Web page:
Even if your people seem to be working well together, there is always room to make things even better.  Learn specific and practical tools to take your team from storming to performing.  And if you act by November 9, you can take advantage of early bird savings!

Here’s some of what you’ll learn:

  • An in-depth understanding of the four essential working styles that are fundamental to a high-performing team
  • Three definitive actions that YOU can take build and support your high-performing team
  • Why lack of conflict on a team often points to team ineffectiveness AND how to get past the pitfalls that accompany too much conformity
  • Two easy questions to ask yourself to quickly determine what strengths (and weaknesses) each of your employees brings to the team
  • How to pinpoint exactly where you are on the team development life cycle (and why it matters)

Join me on November 16, 2011 at 11 AM MST. Early bird pricing in effect ONLY until this Wednesday November 9!

Click here to register, or for more information.

What’s stopping you from creating a high-functioning and high-performing work team?

Aaah … a team of talented results-oriented people who are tight-knit yet self-sufficient; resourceful and imaginative, yet keenly focused on your departmental and organizational goals; collaborative, yet openly welcoming of healthy conflict.  Only a dream you say?  Why?  Why can’t it be a reality?

On Wednesday November 16, I’m leading a live Audio Conference on exactly this topic — how to create a high-performing team in YOUR workplace — and I’ll be opening the lines for questions. So tell me — what is your biggest challenge when it comes to creating a dream-team in your workplace? Go to to ask your question and I’ll answer as many as I can on November 16.

And while you’re at, be sure to complete the self-scoring evaluation — Do You Have A High-Performing Team? Find out how you’re doing right now.  Just click on the link on the bottom left of the screen.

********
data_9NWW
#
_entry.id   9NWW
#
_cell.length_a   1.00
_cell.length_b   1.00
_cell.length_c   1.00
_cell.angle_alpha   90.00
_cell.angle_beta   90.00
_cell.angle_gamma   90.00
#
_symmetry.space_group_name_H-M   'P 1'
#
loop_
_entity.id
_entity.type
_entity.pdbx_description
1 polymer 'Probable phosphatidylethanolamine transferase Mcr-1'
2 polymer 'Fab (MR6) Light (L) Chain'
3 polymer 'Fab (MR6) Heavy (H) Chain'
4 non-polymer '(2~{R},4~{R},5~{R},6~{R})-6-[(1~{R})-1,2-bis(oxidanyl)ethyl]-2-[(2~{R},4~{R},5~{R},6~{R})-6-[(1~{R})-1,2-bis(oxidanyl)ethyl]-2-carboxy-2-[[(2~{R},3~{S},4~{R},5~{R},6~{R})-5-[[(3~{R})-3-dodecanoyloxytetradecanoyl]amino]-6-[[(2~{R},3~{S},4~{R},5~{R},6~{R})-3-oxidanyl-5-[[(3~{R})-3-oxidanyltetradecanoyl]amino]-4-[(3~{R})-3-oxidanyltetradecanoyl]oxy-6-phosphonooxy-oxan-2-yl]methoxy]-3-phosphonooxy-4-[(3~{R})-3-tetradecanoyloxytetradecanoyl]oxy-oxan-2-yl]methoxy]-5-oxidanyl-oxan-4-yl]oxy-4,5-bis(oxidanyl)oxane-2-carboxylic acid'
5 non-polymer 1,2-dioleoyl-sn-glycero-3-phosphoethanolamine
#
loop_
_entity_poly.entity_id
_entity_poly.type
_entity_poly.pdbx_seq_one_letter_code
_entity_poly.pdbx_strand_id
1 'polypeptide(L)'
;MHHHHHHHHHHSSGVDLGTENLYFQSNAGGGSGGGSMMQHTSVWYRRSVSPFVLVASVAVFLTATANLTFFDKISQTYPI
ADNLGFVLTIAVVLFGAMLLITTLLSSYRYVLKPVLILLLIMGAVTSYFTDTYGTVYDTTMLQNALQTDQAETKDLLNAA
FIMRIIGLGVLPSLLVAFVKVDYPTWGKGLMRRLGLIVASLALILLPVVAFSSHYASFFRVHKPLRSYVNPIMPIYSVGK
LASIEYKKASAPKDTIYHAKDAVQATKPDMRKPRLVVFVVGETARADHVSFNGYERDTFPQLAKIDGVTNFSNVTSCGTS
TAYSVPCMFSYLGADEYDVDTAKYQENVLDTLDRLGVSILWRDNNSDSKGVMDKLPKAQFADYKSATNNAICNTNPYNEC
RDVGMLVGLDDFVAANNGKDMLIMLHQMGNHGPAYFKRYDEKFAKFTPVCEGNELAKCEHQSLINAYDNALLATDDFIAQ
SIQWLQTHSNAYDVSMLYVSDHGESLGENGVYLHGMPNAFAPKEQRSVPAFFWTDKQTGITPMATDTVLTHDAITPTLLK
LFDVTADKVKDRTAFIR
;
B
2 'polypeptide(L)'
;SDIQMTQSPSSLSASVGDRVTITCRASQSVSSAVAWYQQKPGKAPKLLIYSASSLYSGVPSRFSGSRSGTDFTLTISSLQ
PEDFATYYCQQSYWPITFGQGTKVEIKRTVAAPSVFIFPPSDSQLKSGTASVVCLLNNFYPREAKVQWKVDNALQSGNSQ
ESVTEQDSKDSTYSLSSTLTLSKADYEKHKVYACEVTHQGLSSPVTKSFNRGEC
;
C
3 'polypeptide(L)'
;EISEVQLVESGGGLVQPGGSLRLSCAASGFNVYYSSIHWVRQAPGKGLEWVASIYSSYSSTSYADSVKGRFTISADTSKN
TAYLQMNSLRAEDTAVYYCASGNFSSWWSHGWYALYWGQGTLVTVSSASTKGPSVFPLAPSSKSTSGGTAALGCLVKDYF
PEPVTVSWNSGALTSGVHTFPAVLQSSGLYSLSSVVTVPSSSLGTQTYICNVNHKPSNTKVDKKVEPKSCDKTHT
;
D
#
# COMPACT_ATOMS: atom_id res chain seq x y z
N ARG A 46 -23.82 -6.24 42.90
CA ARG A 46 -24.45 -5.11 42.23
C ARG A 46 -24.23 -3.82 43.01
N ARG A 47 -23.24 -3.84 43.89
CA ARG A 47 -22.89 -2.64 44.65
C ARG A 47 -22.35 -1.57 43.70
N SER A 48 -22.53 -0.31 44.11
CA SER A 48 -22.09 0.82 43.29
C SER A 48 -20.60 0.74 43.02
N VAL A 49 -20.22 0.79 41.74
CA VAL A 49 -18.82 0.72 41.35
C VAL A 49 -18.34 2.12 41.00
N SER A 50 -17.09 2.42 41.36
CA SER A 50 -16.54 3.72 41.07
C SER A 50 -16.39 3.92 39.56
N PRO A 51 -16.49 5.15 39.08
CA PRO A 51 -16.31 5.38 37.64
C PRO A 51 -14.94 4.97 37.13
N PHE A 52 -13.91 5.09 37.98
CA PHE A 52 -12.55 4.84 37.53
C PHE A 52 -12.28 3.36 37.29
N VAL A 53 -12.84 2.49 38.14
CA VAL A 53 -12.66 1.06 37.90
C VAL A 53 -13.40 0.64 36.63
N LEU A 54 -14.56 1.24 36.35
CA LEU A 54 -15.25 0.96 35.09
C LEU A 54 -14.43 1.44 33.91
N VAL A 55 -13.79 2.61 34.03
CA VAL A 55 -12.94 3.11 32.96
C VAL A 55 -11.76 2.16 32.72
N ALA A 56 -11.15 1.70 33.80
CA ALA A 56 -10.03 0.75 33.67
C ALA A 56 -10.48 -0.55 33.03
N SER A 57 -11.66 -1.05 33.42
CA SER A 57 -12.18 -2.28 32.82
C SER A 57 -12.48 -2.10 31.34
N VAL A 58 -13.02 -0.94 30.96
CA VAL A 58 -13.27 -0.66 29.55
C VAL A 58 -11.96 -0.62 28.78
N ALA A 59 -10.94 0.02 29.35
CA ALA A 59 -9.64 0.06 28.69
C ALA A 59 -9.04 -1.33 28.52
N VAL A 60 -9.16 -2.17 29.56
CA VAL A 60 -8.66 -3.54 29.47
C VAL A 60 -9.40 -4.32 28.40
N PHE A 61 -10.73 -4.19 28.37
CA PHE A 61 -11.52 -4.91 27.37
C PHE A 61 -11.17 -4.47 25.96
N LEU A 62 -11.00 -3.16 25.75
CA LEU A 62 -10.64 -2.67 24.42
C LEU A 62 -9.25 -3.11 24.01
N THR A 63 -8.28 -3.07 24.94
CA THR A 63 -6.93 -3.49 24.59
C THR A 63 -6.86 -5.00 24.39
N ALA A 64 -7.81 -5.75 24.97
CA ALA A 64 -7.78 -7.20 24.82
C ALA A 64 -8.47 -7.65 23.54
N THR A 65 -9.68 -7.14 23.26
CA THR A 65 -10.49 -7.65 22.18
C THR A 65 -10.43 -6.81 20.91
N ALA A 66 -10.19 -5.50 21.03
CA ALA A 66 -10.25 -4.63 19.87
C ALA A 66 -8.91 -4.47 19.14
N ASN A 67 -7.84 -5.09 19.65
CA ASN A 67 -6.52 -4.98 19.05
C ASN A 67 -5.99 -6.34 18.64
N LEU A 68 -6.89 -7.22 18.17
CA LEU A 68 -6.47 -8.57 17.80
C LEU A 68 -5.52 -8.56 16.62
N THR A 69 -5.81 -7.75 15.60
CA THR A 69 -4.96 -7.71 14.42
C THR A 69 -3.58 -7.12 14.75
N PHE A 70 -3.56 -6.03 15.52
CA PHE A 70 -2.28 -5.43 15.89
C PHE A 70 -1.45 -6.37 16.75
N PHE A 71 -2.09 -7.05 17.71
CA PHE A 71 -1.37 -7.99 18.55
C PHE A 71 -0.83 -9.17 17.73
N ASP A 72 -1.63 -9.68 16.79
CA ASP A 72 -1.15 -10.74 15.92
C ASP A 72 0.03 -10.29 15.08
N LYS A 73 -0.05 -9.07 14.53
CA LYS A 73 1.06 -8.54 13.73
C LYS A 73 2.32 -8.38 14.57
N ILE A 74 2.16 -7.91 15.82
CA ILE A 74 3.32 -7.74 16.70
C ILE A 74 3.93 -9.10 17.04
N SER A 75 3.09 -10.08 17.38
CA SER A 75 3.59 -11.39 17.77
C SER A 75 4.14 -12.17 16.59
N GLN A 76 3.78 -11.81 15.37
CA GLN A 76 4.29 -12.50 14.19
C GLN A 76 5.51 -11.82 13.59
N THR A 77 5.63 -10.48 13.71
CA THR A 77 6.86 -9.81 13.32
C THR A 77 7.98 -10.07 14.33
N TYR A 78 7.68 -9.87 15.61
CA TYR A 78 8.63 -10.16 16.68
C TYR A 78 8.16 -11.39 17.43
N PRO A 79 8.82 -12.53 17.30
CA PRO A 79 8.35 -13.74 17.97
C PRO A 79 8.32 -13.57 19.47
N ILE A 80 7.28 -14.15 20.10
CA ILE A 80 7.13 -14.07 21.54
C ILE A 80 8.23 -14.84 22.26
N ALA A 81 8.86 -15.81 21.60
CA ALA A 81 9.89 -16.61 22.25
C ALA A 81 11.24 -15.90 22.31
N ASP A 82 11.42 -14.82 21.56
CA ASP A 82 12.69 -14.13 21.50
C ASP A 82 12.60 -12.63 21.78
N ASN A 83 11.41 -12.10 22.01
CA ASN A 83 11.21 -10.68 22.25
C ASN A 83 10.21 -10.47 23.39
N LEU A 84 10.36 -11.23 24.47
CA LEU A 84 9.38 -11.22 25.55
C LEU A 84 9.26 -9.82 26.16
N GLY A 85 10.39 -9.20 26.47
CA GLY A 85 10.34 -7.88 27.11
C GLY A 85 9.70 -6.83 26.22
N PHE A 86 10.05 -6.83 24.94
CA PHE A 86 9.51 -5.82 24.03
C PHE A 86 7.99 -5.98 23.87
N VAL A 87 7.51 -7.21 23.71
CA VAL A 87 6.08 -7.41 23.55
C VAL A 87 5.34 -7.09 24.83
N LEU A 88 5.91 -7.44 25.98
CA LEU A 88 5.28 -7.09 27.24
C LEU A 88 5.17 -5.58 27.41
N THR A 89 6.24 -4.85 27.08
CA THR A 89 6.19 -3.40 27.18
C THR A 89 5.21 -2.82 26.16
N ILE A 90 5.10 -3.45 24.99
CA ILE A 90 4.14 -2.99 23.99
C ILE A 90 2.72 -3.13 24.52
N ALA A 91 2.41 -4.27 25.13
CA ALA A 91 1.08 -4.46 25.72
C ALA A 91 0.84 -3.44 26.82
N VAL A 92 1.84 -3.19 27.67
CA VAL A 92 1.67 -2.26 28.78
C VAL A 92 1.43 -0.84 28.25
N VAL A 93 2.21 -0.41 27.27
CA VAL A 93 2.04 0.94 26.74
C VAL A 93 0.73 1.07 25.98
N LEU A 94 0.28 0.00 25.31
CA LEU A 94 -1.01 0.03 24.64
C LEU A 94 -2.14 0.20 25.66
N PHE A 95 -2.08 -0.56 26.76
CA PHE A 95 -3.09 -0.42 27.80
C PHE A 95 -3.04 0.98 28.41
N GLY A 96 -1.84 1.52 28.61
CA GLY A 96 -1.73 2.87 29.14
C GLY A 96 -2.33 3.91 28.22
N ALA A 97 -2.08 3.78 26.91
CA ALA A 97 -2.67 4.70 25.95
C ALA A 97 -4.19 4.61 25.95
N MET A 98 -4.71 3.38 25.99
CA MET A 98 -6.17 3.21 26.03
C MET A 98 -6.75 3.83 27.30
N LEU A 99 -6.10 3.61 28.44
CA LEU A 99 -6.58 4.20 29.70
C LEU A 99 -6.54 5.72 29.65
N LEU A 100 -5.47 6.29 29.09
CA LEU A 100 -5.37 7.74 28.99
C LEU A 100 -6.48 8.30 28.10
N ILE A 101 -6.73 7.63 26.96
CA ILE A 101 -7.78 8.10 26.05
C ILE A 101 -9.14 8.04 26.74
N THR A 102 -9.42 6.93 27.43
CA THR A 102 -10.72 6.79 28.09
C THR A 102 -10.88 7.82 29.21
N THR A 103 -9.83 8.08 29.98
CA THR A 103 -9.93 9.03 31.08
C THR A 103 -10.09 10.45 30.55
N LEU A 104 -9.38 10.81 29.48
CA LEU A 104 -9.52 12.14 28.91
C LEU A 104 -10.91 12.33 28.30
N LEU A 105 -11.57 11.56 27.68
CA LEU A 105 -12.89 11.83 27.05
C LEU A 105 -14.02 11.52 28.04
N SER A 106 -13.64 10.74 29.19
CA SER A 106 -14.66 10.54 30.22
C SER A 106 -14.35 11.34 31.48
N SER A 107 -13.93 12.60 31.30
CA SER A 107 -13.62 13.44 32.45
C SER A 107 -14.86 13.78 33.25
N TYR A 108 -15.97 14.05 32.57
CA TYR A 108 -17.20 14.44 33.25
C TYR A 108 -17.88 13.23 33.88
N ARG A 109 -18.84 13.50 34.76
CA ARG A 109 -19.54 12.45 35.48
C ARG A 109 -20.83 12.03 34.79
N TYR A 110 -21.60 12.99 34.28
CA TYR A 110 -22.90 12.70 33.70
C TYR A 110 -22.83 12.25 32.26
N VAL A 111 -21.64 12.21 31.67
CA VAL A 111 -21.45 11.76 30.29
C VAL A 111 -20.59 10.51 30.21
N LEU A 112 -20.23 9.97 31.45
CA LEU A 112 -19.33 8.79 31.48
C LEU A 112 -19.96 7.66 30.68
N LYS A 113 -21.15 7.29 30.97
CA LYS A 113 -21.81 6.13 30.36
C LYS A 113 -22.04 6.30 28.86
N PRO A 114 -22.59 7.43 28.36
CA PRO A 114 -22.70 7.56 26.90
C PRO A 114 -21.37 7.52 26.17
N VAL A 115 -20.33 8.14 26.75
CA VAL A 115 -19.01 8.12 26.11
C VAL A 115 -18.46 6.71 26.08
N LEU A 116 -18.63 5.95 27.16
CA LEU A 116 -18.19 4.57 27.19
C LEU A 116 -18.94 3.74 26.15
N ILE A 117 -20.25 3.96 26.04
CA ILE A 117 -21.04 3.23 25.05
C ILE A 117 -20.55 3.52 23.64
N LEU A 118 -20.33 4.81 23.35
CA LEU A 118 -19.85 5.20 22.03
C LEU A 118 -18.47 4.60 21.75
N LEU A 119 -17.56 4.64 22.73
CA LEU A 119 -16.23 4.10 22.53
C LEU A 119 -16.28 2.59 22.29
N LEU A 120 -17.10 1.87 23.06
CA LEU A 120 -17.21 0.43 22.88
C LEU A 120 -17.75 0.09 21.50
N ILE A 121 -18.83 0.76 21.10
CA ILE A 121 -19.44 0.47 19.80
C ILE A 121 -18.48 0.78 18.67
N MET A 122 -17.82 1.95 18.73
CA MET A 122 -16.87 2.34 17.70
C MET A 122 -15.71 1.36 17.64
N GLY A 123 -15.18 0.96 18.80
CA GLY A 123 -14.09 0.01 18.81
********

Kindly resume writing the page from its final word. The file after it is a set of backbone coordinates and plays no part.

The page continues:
Do you have a high-performing team?

Just imagine … a team of talented and results-oriented people who are tight-knit yet self-sufficient; resourceful and imaginative yet keenly focused on your departmental and organizational goals; collaborative yet openly welcoming of healthy conflict.

Only in your dreams you say? Not at all … it IS possible! But … it takes skill and planning by a strong leader to make it happen. To get there, you first need to know where you are today. This self-scoring evaluation will give you a yardstick by which to assess your current status, as well as a means to measure your progress towards the ultimate goal – the highly productive and top-performing team!

So … what is your secret to cultivating a high-performing team?  Or … what’s getting in the way?

Seek out specialized skills to solve workplace problems

Legions of army ants swarm in extended colonies (as many as 200,000 in one colony) over the forest floor in Central and South America catching anything they find in their way. In a testament to social cooperation, army ants do not eat each other, but instead overwhelm their prey (usually non-army ants or larger arthropods) through their sheer force of numbers. In an intriguing 2006 study, Bristol University researchers Scott Powell and Nigel Franks observed that some ants took on a specialized role in order to benefit the colony overall. Continue reading